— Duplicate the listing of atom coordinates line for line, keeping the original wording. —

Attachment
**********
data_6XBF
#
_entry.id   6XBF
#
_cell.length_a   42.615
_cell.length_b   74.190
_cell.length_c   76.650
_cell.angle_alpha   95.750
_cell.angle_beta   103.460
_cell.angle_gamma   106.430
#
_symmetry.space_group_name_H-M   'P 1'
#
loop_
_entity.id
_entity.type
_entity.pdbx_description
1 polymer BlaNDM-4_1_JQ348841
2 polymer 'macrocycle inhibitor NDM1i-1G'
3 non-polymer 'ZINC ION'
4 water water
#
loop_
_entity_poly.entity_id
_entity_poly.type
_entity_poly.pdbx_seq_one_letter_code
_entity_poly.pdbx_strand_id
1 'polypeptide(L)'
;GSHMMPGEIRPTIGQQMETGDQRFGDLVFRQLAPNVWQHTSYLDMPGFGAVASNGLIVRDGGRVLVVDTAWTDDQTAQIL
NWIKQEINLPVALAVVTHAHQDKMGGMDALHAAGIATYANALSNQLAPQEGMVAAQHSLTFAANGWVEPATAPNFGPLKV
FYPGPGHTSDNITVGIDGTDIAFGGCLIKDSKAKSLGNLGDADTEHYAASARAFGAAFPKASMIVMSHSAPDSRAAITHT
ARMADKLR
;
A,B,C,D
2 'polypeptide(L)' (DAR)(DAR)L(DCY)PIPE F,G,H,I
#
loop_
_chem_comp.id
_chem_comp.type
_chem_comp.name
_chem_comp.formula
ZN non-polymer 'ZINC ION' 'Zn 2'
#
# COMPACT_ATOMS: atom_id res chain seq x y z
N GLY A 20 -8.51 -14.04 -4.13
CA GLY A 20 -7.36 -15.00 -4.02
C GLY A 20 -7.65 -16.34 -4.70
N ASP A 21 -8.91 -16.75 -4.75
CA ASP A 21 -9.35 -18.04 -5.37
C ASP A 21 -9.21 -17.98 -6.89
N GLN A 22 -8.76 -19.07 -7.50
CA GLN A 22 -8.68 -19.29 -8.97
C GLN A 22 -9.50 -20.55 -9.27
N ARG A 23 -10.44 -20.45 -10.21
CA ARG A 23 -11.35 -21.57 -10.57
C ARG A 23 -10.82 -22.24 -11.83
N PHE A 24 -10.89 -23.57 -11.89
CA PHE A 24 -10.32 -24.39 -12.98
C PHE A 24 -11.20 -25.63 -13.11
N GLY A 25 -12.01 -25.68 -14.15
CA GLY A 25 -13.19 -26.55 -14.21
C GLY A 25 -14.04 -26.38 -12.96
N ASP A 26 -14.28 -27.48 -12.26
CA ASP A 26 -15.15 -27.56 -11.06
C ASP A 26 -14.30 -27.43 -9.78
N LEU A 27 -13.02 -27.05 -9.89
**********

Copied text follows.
data_6XBF
#
_entry.id   6XBF
#
_cell.length_a   42.615
_cell.length_b   74.190
_cell.length_c   76.650
_cell.angle_alpha   95.750
_cell.angle_beta   103.460
_cell.angle_gamma   106.430
#
_symmetry.space_group_name_H-M   'P 1'
#
loop_
_entity.id
_entity.type
_entity.pdbx_description
1 polymer BlaNDM-4_1_JQ348841
2 polymer 'macrocycle inhibitor NDM1i-1G'
3 non-polymer 'ZINC ION'
4 water water
#
loop_
_entity_poly.entity_id
_entity_poly.type
_entity_poly.pdbx_seq_one_letter_code
_entity_poly.pdbx_strand_id
1 'polypeptide(L)'
;GSHMMPGEIRPTIGQQMETGDQRFGDLVFRQLAPNVWQHTSYLDMPGFGAVASNGLIVRDGGRVLVVDTAWTDDQTAQIL
NWIKQEINLPVALAVVTHAHQDKMGGMDALHAAGIATYANALSNQLAPQEGMVAAQHSLTFAANGWVEPATAPNFGPLKV
FYPGPGHTSDNITVGIDGTDIAFGGCLIKDSKAKSLGNLGDADTEHYAASARAFGAAFPKASMIVMSHSAPDSRAAITHT
ARMADKLR
;
A,B,C,D
2 'polypeptide(L)' (DAR)(DAR)L(DCY)PIPE F,G,H,I
#
loop_
_chem_comp.id
_chem_comp.type
_chem_comp.name
_chem_comp.formula
ZN non-polymer 'ZINC ION' 'Zn 2'
#
# COMPACT_ATOMS: atom_id res chain seq x y z
N GLY A 20 -8.51 -14.04 -4.13
CA GLY A 20 -7.36 -15.00 -4.02
C GLY A 20 -7.65 -16.34 -4.70
N ASP A 21 -8.91 -16.75 -4.75
CA ASP A 21 -9.35 -18.04 -5.37
C ASP A 21 -9.21 -17.98 -6.89
N GLN A 22 -8.76 -19.07 -7.50
CA GLN A 22 -8.68 -19.29 -8.97
C GLN A 22 -9.50 -20.55 -9.27
N ARG A 23 -10.44 -20.45 -10.21
CA ARG A 23 -11.35 -21.57 -10.57
C ARG A 23 -10.82 -22.24 -11.83
N PHE A 24 -10.89 -23.57 -11.89
CA PHE A 24 -10.32 -24.39 -12.98
C PHE A 24 -11.20 -25.63 -13.11
N GLY A 25 -12.01 -25.68 -14.15
CA GLY A 25 -13.19 -26.55 -14.21
C GLY A 25 -14.04 -26.38 -12.96
N ASP A 26 -14.28 -27.48 -12.26
CA ASP A 26 -15.15 -27.56 -11.06
C ASP A 26 -14.30 -27.43 -9.78
N LEU A 27 -13.02 -27.05 -9.89